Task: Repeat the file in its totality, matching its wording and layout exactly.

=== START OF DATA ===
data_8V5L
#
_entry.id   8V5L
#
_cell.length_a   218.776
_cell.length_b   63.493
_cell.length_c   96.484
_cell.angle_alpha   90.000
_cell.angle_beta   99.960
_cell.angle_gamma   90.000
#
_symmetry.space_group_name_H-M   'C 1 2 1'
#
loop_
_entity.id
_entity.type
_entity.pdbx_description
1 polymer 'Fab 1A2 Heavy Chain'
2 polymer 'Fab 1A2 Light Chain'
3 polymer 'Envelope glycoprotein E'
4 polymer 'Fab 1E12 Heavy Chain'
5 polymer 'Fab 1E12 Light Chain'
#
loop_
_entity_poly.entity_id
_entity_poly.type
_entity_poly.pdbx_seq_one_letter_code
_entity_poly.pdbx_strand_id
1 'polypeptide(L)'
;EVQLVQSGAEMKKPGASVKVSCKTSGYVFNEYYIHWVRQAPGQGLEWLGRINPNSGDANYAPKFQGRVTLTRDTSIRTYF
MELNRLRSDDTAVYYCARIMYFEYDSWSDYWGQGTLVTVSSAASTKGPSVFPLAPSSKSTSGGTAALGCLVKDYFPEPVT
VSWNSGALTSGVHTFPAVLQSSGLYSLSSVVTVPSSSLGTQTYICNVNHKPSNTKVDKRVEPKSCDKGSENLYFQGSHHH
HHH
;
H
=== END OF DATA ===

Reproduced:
data_8V5L
#
_entry.id   8V5L
#
_cell.length_a   218.776
_cell.length_b   63.493
_cell.length_c   96.484
_cell.angle_alpha   90.000
_cell.angle_beta   99.960
_cell.angle_gamma   90.000
#
_symmetry.space_group_name_H-M   'C 1 2 1'
#
loop_
_entity.id
_entity.type
_entity.pdbx_description
1 polymer 'Fab 1A2 Heavy Chain'
2 polymer 'Fab 1A2 Light Chain'
3 polymer 'Envelope glycoprotein E'
4 polymer 'Fab 1E12 Heavy Chain'
5 polymer 'Fab 1E12 Light Chain'
#
loop_
_entity_poly.entity_id
_entity_poly.type
_entity_poly.pdbx_seq_one_letter_code
_entity_poly.pdbx_strand_id
1 'polypeptide(L)'
;EVQLVQSGAEMKKPGASVKVSCKTSGYVFNEYYIHWVRQAPGQGLEWLGRINPNSGDANYAPKFQGRVTLTRDTSIRTYF
MELNRLRSDDTAVYYCARIMYFEYDSWSDYWGQGTLVTVSSAASTKGPSVFPLAPSSKSTSGGTAALGCLVKDYFPEPVT
VSWNSGALTSGVHTFPAVLQSSGLYSLSSVVTVPSSSLGTQTYICNVNHKPSNTKVDKRVEPKSCDKGSENLYFQGSHHH
HHH
;
H